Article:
Grafton won't be panic-buying in Europe, says new boss
The Irish Independent reports that Grafton Group remains on the hunt for acquisitions in Europe, but chief executive Gavin Slark says there's "no panic" for the company to get its chequebook out.
In an interview with the Irish Independent today - his first since being appointed CEO at Grafton last year - Mr Slark said finding value was key for the group, which in Ireland owns the Woodies and Atlantic Homecare DIY chains.
"We are looking at different European territories," he said. "But the Grafton Group has worked very hard since 2007 to keep a very strong financial base and the one thing that we're not going to do is make any rash decisions that will fundamentally weaken that.
"Although we are able to invest and are willing to invest, we will only do it if we believe we can find real value."
The company generates about 75% of its €2bn in annual revenue in the UK, and the bulk of the remainder in Ireland. It also has a small presence in Poland and Belgium.
"We have been able to find real value in Belgium," he said. "There are other European territories that we would be interested in expanding into, predominantly in western Europe, but there's no panic for us to do it. There's plenty that we can do to improve the business we have."
He declined to say how much financial firepower Grafton might roll out for acquisitions.
Accused ‘forged documents’ to dupe AIB into loans
The Irish Examiner reports that prosecutors in a massive property fraud case in London said one of the accused fabricated documents to convince AIB to loan money for real estate deals.
Achilleas Kallakis and Alexander Williams are accused of more than £60m (€74.1m) of fraud against AIB and Bank of Scotland. Both have pleaded not guilty to 23 counts.
Speaking at Southwark crown court, the prosecution said that Williams had forged signatures and invented documents which purported to show Hong Kong-listed Sun Hung Kai Properties as the guarantors behind properties AIB had lent £740m for the accused to buy between 2003 and 2008.
"These documents were invented with forged signatures to give the bank an illusion of a good relationship with SHKP," said the prosecution.
Williams denied the allegation. He said there were various documents and a memorandum of understanding between him and SHKP, but that they were stored at his old office in Monaco, and had since been lost.
Google maps returns to App Store
The Irish Times reports that Google unveiled its mapping application for Apple's iPhone, iPad and other iOS devices, restoring a popular tool that the smartphone maker replaced with its own in September.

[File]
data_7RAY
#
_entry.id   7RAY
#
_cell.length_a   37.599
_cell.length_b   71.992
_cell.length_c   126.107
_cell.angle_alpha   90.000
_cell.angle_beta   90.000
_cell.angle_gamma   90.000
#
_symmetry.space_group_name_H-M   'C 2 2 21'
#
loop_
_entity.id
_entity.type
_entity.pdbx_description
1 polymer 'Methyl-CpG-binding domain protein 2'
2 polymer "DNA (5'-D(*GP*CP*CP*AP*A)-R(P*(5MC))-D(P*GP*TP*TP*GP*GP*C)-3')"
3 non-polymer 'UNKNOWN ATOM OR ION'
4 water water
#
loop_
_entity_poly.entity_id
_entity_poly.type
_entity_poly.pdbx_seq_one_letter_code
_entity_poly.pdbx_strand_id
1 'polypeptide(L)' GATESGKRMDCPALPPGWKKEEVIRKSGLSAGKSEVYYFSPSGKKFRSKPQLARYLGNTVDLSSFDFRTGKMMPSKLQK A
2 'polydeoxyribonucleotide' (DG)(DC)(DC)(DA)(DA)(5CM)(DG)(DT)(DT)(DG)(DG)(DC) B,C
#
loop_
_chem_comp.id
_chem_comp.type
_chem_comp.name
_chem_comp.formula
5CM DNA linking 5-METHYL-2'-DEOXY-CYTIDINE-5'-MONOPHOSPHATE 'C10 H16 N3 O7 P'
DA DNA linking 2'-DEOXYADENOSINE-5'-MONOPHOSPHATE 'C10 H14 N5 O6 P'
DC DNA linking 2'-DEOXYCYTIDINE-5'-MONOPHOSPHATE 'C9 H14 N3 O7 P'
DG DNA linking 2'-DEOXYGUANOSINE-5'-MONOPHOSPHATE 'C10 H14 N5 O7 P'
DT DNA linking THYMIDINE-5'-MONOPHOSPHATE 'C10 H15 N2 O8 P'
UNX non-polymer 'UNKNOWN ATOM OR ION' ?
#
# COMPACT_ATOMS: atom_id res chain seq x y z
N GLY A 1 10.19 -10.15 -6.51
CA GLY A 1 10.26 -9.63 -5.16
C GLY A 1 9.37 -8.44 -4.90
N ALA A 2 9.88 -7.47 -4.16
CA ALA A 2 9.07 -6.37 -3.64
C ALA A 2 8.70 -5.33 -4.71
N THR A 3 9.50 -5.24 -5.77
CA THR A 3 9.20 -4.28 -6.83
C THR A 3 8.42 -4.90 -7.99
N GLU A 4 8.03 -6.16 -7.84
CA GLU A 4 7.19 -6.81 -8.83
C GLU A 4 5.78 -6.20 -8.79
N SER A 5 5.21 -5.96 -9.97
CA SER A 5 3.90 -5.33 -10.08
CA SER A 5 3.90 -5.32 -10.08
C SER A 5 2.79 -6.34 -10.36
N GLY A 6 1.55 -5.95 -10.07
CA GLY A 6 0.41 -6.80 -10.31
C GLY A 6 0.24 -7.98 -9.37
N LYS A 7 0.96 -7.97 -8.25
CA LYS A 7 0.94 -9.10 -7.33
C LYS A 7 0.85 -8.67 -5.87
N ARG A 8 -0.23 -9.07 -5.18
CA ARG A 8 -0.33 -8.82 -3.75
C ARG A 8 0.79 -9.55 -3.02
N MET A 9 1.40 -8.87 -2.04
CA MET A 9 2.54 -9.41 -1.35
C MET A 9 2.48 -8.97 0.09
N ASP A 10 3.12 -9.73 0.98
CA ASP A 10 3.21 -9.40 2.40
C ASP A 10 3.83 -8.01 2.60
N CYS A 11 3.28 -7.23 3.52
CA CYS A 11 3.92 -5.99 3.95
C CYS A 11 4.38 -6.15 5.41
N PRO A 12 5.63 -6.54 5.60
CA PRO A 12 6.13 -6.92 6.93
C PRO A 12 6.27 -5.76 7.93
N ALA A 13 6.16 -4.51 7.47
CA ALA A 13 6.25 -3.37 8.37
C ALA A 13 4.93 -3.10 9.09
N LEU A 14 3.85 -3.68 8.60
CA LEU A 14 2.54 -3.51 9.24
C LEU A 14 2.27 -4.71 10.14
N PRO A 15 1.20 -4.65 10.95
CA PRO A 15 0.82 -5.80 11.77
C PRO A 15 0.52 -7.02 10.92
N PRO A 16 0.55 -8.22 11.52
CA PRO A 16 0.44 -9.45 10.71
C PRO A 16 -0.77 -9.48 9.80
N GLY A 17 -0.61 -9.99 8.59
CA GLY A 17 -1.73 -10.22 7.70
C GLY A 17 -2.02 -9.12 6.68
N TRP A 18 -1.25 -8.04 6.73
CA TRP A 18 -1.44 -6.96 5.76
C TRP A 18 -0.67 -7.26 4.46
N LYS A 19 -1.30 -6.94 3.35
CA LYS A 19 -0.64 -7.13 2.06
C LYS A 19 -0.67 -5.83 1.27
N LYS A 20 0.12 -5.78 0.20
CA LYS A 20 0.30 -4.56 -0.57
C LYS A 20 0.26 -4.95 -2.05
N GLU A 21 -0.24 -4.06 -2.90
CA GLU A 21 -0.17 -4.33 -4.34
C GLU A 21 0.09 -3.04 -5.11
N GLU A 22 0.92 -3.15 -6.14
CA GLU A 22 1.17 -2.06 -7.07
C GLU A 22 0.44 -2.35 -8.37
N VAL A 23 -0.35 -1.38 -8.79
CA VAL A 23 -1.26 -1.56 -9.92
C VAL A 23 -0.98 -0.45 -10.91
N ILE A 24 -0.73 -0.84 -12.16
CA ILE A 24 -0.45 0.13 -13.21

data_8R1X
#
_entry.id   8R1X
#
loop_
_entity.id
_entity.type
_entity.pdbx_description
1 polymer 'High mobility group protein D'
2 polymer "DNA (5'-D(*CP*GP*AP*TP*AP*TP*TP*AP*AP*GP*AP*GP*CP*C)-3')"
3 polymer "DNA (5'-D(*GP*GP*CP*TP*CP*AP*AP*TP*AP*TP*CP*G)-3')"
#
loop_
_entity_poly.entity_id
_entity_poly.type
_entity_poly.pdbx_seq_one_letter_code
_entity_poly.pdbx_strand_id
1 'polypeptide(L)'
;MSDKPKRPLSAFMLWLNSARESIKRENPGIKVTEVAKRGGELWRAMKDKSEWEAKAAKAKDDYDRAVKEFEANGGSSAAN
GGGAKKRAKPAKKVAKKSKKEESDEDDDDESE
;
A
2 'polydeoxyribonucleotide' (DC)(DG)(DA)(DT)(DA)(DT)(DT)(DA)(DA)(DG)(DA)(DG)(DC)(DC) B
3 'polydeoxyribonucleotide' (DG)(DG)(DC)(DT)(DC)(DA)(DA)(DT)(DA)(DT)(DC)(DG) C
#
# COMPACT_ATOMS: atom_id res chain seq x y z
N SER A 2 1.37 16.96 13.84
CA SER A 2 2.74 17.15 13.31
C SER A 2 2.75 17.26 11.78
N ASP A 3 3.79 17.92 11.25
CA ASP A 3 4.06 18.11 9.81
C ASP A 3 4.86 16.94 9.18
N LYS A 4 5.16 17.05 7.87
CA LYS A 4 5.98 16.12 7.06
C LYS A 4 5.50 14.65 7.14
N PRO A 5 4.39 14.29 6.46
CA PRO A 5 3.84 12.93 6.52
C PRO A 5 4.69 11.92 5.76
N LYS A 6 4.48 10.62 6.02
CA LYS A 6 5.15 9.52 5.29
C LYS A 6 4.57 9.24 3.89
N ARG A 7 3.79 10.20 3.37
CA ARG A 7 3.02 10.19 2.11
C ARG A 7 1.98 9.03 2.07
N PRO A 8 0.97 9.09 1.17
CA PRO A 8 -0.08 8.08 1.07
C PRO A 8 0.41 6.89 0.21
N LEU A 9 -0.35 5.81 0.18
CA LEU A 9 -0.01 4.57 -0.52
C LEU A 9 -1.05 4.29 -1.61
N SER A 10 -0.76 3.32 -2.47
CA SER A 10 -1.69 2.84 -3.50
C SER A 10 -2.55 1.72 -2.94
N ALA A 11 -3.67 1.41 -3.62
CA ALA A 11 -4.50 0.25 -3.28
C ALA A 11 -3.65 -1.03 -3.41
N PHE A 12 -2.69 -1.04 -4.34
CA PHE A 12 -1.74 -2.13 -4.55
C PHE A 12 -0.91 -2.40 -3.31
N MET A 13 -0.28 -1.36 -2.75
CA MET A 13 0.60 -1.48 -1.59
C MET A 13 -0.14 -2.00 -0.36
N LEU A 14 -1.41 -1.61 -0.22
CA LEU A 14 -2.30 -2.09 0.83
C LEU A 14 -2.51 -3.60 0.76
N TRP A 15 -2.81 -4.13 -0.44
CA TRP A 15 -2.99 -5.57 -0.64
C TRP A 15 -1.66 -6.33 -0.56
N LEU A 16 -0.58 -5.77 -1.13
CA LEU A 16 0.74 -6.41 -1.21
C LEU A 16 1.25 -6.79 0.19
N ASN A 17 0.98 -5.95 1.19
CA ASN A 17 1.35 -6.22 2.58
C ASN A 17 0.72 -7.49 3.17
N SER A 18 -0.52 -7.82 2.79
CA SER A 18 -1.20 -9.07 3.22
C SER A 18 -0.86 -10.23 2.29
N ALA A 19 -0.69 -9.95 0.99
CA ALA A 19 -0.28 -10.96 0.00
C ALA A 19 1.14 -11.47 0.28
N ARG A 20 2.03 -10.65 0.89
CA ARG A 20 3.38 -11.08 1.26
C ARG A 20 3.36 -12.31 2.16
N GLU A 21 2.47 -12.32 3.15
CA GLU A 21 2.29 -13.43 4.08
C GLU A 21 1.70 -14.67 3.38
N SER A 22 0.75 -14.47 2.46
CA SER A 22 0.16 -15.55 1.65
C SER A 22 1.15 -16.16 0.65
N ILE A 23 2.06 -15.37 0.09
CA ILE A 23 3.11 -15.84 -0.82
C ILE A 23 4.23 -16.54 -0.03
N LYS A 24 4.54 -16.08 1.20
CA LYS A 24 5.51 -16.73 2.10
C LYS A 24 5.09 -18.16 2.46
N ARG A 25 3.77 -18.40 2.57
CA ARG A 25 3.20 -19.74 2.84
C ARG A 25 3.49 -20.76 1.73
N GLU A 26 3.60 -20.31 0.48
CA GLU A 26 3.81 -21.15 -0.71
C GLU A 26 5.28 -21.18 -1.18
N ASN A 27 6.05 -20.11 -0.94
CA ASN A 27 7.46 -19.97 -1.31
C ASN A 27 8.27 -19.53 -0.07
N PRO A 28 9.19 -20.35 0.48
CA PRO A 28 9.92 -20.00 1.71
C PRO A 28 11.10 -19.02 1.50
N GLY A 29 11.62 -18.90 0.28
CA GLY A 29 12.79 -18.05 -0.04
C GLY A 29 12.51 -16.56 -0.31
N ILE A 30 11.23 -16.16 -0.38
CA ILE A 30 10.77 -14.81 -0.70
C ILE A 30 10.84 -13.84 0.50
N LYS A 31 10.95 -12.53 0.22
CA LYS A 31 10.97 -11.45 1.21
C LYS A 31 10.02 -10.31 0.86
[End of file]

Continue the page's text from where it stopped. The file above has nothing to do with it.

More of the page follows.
The free Google Maps app is available in more than 40 countries and 29 languages, Google said in a blog posting today.
Google was widely expected to introduce its own app after the new version of Apple's iOS mobile software removed the built-in software.
The original app, powered by Google, was an essential feature since the iPhone's debut in 2007.
Critics faulted Apple's new application for unreliable landmark searches, routes that get users lost and lack of public transit directions, prompting chief executive officer Tim Cook to issue a rare apology to consumers.
"People around the world have been asking for Google Maps on iPhone," the company said in the blog post.
Police raid Deutsche HQ in tax probe
The Financial Times reports that two of Deutsche Bank’s top executives have been drawn into a tax fraud inquiry by German prosecutors, casting further dark clouds over the country’s largest bank.
Police and investigators raided the bank’s headquarters as part of a probe into tax evasion, money laundering and obstruction of justice involving carbon trading.
Jürgen Fitschen, the bank’s co-chief executive, and Stefan Krause, chief financial officer, are involved because they signed the bank’s value-added tax statement in 2009, Deutsche said.
Arrest warrants against five employees were issued and premises in Berlin and Düsseldorf as well as Frankfurt were searched, prosecutors said. Lines of police vans remained outside the offices on Wednesday afternoon.
The extensive operation - which prosecutors said involved some 500 officials across Germany - widens the scope of a long-running investigation into tax fraud over trading carbon emissions permits.